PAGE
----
People with disabilities and disorders suffer when the physical world, genetic and environmental, create obstacles and hardships for them. Their own disorders and disabilities do in fact impose restrictions and impairments on their lives. Therein lie the "differences" between race and religion on the one hand and disability and disorder on the other. Hopefully the professors and mentors at the York University Critical Disabilities graduate studies program understand these distinctions even if Ms Klar-Wolfond does not.

My son is diagnosed as having Autistic Disorder, assessed with profound developmental delays. He has a disorder, a disability. He is not thereby deviant. And it is silly to suggest that anyone in the real world equates autism with deviance.

5 comments:

Estee Klar-Wolfond said...

Beg to differ, there HD -- autism is referred to as illness, abnormal, impairment and yes, deviant. Glad to hear that you agree that autistic people are not deviant.

Autism Reality NB said...

I have never referred to an autistic person as deviant. Nor have have I ever seen anyone else make that comparison until I read your comment.

Autism is referred to as an impairment. I say it myself because it is true. There is no debate about that when your son can not be left unattended, even to walk the neighborhood street. Even in the front yard.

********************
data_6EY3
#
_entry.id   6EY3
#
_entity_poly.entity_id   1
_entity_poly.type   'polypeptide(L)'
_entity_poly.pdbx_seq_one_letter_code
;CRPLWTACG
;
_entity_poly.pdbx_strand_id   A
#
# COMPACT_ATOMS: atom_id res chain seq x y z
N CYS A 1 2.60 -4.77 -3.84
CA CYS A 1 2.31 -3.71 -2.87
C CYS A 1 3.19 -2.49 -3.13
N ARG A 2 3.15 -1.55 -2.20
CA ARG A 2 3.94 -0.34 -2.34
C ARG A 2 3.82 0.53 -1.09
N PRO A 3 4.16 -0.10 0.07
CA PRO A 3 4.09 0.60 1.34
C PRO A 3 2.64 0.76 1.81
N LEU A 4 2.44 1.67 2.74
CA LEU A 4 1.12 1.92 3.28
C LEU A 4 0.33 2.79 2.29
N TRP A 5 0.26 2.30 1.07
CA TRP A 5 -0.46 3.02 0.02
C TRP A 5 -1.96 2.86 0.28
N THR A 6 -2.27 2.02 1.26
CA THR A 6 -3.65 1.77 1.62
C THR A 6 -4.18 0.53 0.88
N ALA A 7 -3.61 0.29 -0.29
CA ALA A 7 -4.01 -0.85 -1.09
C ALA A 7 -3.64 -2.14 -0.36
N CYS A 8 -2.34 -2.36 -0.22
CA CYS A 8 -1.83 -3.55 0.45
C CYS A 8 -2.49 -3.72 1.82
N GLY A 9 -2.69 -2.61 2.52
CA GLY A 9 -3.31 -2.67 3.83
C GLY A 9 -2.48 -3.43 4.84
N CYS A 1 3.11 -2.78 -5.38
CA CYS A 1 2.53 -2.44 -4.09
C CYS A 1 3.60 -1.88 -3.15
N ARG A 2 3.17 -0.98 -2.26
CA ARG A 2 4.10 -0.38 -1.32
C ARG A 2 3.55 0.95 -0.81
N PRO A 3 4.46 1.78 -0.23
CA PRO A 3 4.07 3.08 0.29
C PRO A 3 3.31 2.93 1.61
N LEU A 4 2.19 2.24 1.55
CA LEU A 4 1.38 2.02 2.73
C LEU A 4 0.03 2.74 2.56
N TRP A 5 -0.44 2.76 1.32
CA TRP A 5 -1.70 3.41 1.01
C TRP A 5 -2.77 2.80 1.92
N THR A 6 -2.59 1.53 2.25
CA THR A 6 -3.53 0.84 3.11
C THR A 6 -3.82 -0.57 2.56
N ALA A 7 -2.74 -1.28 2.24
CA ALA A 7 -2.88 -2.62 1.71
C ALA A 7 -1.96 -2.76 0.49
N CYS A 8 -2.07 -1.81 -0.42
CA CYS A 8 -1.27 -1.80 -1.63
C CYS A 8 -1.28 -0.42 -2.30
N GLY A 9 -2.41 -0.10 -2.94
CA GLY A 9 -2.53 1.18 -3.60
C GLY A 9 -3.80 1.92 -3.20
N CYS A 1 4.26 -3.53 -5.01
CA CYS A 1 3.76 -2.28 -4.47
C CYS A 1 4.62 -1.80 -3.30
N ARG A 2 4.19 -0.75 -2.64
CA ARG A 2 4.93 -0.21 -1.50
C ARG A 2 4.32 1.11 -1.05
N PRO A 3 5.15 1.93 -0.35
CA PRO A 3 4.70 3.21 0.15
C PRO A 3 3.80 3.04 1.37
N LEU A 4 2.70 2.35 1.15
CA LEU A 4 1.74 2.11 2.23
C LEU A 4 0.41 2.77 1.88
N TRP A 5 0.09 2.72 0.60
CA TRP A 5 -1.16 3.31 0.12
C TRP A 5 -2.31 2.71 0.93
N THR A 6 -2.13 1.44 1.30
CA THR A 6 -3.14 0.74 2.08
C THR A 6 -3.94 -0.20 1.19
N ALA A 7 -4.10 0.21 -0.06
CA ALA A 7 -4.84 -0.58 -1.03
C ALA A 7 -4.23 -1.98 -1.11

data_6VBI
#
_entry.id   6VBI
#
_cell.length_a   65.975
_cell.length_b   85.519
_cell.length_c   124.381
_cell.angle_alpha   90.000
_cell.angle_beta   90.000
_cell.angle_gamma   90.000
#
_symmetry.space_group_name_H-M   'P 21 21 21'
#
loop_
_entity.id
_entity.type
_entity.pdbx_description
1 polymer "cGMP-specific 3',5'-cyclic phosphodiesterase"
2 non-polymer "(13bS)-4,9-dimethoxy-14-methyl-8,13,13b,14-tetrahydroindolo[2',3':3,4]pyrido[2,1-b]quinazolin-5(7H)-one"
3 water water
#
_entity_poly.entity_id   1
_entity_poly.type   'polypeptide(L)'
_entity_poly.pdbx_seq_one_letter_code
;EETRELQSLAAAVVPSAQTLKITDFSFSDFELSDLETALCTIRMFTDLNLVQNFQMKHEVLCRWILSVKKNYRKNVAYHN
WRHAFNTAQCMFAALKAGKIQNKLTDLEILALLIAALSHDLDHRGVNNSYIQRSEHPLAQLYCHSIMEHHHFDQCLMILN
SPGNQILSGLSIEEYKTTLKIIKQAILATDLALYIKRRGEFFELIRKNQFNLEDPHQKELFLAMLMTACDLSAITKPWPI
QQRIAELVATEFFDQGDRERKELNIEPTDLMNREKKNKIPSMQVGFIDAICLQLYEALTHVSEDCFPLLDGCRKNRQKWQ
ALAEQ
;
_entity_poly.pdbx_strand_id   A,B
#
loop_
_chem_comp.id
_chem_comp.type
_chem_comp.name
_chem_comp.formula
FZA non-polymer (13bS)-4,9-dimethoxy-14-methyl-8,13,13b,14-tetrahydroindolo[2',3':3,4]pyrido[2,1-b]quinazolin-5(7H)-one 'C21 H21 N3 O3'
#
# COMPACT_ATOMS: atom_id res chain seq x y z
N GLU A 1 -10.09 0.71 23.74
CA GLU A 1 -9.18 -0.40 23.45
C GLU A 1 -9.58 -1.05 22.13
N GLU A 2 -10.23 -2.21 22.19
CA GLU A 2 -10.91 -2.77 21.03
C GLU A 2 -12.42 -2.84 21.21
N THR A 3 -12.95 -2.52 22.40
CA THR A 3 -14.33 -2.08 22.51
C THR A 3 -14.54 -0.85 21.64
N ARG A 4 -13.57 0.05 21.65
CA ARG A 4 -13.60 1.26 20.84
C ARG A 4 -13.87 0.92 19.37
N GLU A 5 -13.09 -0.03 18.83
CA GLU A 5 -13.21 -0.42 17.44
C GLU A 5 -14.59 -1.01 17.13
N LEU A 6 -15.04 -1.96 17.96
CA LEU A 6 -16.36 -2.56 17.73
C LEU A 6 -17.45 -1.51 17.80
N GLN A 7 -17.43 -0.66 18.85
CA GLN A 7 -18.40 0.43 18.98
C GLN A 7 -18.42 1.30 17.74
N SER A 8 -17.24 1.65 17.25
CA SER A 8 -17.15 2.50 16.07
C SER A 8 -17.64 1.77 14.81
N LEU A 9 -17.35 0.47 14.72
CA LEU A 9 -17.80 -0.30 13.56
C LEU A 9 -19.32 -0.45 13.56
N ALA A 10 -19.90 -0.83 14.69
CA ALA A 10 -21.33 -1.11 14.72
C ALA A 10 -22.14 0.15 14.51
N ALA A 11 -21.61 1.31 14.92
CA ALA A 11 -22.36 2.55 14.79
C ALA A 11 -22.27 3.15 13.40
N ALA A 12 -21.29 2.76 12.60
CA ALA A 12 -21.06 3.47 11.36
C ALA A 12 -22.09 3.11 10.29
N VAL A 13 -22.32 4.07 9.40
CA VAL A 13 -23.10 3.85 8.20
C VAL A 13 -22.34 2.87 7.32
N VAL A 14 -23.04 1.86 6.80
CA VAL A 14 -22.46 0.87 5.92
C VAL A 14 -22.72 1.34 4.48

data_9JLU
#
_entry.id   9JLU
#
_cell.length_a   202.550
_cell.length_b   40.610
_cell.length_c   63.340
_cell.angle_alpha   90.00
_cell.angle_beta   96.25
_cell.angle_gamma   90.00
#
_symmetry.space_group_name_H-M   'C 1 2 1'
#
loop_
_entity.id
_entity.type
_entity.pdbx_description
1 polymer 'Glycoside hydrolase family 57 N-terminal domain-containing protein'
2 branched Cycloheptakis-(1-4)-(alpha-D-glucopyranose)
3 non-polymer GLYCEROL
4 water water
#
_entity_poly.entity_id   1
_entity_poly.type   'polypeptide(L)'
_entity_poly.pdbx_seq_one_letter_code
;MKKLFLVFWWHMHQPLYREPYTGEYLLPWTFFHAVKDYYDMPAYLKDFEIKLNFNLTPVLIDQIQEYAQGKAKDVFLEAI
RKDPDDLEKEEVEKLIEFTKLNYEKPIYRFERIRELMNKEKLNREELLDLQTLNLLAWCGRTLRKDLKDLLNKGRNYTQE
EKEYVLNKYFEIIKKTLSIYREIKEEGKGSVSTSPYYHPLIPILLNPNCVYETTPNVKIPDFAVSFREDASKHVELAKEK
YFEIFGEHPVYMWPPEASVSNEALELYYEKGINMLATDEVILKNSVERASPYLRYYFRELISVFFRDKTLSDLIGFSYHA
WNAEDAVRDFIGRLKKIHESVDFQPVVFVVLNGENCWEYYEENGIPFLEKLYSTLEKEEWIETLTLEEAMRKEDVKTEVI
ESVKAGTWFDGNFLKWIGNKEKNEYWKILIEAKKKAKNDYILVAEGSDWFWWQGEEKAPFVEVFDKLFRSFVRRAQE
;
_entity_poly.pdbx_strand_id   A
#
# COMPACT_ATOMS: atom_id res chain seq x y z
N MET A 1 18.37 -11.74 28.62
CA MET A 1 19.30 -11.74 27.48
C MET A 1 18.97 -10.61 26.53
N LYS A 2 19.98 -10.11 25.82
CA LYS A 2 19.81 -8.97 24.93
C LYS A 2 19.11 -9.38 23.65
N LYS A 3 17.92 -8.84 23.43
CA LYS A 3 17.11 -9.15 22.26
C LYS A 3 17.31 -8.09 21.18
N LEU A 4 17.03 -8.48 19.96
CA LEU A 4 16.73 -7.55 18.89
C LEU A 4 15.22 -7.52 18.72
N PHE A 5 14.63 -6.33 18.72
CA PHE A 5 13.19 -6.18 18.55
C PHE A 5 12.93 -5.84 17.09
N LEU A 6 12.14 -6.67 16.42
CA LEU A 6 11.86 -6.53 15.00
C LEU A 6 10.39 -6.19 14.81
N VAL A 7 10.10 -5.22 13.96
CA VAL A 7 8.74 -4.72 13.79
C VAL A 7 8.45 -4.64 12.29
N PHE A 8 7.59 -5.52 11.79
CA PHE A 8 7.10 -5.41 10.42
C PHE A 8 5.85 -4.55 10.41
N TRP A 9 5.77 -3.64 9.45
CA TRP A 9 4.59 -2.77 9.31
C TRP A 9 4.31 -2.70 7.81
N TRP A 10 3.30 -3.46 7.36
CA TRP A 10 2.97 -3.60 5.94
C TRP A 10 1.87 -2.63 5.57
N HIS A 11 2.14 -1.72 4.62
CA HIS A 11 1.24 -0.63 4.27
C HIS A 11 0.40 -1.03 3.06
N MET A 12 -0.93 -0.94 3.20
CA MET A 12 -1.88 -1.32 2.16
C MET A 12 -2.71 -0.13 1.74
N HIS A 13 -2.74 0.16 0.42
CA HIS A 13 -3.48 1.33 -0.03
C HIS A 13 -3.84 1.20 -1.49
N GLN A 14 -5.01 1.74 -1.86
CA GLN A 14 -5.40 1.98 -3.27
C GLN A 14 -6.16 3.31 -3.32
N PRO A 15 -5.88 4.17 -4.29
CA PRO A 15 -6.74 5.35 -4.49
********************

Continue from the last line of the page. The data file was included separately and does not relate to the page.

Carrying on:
Judith said...

Thank you Harold for continuing to divide the definition of who our kids are and their diagnosis.

My son Jack is an amazing person who has a complex disability called autism. It's not warm and fuzzy by any stretch of the imagination.

Jack is beautiful. His impairments are anything but.

Anonymous said...

What Estee claims she believes is probably very different from what she actually experiences in real life with her child. She'll just never admit that life is anything less than perfect with her disabled child because that would ruin her image, which appears to be her top priority.

Lisa Jo Rudy said...

IMHO, the reason we disagree at all on this issue is that the "autism spectrum" is defined FAR too broadly to make any sense. As a result, we're comparing apples and oranges, and we're surprised when we have different opinions about them.

Of course, a person who is non-verbal, physically ill, self-abusive, and so forth, is profoundly disabled and in pain. And of course, any sane parent would seek a cure for that child's condition.

By the same token, a person who is verbally capable, physically well, engaged in passionate interests, but socially different is NOT profoundly disabled. Parents in this case may have a very different take on the right course to take for that child.

As it happens, my son is closer to the second than to the first description - though he has a PDD-NOS diagnosis. And, while he has no peer buddies, and some frankly idiosyncratic behaviors, he's (touch wood) a healthy, happy, engaged guy with some real talents. As a result, I don't think of HIS autism as a severe impairment.

But that doesn't lessen the truth of Harold's statements relative to HIS son and thousands of other children like Connor.

Best,

Lisa (autism.about.com)